Cardbacks

MOTU Cardbacks: 1986

Recently one of my connections on social media was asking if there was a resource of all of the vintage cardbacks collected somewhere. While most of them are scattered throughout my site, I thought it might be helpful to collect them in one place.

There are lots and lots of cardback variants, both by country and by release order. My objective isn’t to provide every single last variant (and I certainly do not have scans or photos of them all). My objective is to do all the US cardbacks, and any major variants. Major variants would include things like 8-back vs 12 back reissue versions of the earliest cardbacks, or any major updates to the artwork on the scene at the top or the illustrated instructions on the back of the card. I generally won’t provide variants based on different cross sell art featured on the cardback. For example, a 1983 He-Man 12-back would have different cross sell art compared to a 1984 He-Man 12-back. The character selection changed to reflect whatever was new for the year.

Let’s define cardbacks: for my purposes this won’t include the backs of boxes on large items like Castle Grayskull or Battle Ram. You can find those in my previous “Box Art From A-Z” series. This is the back of the individual figures on blister cards, for the most part. I’ll also include the cardbacks of smaller accessories like Jet Sled, since the back of the packaging was in a very similar format to the standard figures. I’ll also include the backs of the Modulok and Multi-Bot packages, for the same reason. I’m not including gift sets with the regular carded figures – I plan to do a separate article about those later.

I’ll sort the cardbacks in chronological release order to the best of my knowledge. Please note, however, that some figures, like He-Man and Skeletor, were released at the same time. From 1986 to 1987, many figures featured artwork on the front of their cards, so I’ll include shots of the front as well.

Photos and scans in this article come from: Hake’s Auctions, Heritage Auctions, LCG Auctions, Star Crusader, eBay, Deimos and KMKA. Special thanks to Abraham Flores for providing the scans for the Flying Fists He-Man and Hurricane Hordak cardbacks.

Rokkon

12-back action scene art: Errol McCarthy
Cross sell artwork: William George
SKU Number: 9863

Rokkon has two major variants to both the front and back of his card. Upon the initial release of the figure, he was called the “young heroic battling boulder.” However Mattel quickly changed him to a comet warrior, possibly to coincide with the appearance of Haley’s Comet at the time. On the back the text over the Errol McCarthy artwork was changed from “boulder” to “meteor.”

The artwork on the front of the first release had an image by, I believe, Errol McCarthy. That was changed in the second edition to a new illustration by William George.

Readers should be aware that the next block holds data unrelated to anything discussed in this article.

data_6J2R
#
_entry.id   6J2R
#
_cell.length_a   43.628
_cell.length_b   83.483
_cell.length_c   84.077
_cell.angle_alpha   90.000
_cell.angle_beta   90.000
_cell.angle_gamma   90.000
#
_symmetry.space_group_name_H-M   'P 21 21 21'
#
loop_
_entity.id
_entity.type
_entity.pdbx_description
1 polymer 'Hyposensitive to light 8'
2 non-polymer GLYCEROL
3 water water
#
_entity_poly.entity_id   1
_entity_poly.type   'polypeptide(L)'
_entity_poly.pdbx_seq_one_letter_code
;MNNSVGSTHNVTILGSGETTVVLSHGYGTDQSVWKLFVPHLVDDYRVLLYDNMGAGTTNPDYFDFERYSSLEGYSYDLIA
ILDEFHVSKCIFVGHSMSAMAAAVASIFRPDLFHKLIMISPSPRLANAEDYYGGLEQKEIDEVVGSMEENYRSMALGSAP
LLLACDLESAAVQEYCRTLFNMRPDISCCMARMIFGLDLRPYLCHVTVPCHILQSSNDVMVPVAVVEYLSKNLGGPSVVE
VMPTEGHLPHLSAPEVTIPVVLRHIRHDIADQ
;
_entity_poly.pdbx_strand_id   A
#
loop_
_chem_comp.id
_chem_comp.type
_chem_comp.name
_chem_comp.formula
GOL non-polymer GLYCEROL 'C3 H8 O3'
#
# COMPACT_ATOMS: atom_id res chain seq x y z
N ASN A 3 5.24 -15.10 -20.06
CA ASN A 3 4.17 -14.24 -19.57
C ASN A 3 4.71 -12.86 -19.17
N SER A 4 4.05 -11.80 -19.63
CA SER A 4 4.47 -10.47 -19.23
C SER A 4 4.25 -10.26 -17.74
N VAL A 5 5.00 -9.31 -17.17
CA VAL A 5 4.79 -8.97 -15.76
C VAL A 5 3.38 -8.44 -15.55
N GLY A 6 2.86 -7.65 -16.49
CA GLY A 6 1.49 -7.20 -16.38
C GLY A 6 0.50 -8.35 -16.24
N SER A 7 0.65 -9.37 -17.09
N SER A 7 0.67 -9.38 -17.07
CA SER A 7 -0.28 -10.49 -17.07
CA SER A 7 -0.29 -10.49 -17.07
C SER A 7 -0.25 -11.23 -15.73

Apologies for the low quality image. I’m hoping to locate a better one.

Stonedar

12-back action scene art: Errol McCarthy
Cross sell artwork: William George
SKU Number: 9862

Rokkon has two major variants to both the front and back of his card. Upon the initial release of the figure, he was called the “heroic leader of the rock people.” However Mattel quickly changed him to a comet warrior, possibly to coincide with the appearance of Haley’s Comet at the time. On the back the text over the Errol McCarthy artwork was changed from “boulder” to “meteor.”

The artwork on the front of the first release had an image by, I believe, Errol McCarthy. That was changed in the second edition to a new illustration by William George.

Flying Fists He-Man

12-back action scene art: Errol McCarthy
Cross sell artwork: William George
SKU Number: 9695

Flying Fists He-Man was released on an extra-large, deluxe card. As with the previous year’s Thunder Punch He-Man, the instructional panels are right below the artwork, and then the 12 characters in cross sell art are squeezed in at the bottom. The artwork at the front of the card is by William George.

Image courtesy of Abraham Flores

Terror Claws Skeletor

12-back action scene art: Errol McCarthy
Cross sell artwork: William George
SKU Number: 9696

Terror Claws Skeletor was released on an extra-large, deluxe card. As with the previous year’s Dragon Blaster Skeletor, the instructional panels are right below the artwork, and then the 12 characters in cross sell art are squeezed in at the bottom. The artwork at the front of the card is by William George.

Dragstor

5-back action scene art: Errol McCarthy
Cross sell artwork: William George
SKU Number: 2313

Dragstor shows a change in the cardback design – instead of showing 12 pieces of cardback art, it instead features only five, focusing on Evil Horde characters only.

King Hiss

3-back action scene art: Unknown
Cross sell artwork: William George
SKU Number: 2420